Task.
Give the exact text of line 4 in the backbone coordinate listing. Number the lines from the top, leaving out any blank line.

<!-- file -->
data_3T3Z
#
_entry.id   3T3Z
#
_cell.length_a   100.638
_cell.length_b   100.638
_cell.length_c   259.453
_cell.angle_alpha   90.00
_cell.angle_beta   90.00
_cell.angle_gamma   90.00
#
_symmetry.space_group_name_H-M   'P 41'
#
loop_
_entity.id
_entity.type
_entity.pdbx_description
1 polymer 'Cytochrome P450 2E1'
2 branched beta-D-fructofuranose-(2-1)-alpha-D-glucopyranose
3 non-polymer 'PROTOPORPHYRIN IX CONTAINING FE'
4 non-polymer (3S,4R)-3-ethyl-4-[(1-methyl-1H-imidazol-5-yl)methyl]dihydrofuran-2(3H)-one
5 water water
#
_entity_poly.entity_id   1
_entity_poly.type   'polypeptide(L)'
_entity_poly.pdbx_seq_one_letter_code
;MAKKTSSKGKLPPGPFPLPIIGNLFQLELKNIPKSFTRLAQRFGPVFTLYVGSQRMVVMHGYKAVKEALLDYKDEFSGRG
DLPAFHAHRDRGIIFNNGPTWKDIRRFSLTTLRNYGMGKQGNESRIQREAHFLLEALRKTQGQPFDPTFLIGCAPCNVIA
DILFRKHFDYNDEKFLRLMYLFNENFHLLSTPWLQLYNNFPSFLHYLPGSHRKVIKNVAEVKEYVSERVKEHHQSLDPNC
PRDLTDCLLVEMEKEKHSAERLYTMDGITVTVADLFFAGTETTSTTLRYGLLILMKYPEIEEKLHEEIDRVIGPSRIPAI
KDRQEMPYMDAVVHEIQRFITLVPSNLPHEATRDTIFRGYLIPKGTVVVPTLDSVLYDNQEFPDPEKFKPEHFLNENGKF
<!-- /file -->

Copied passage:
#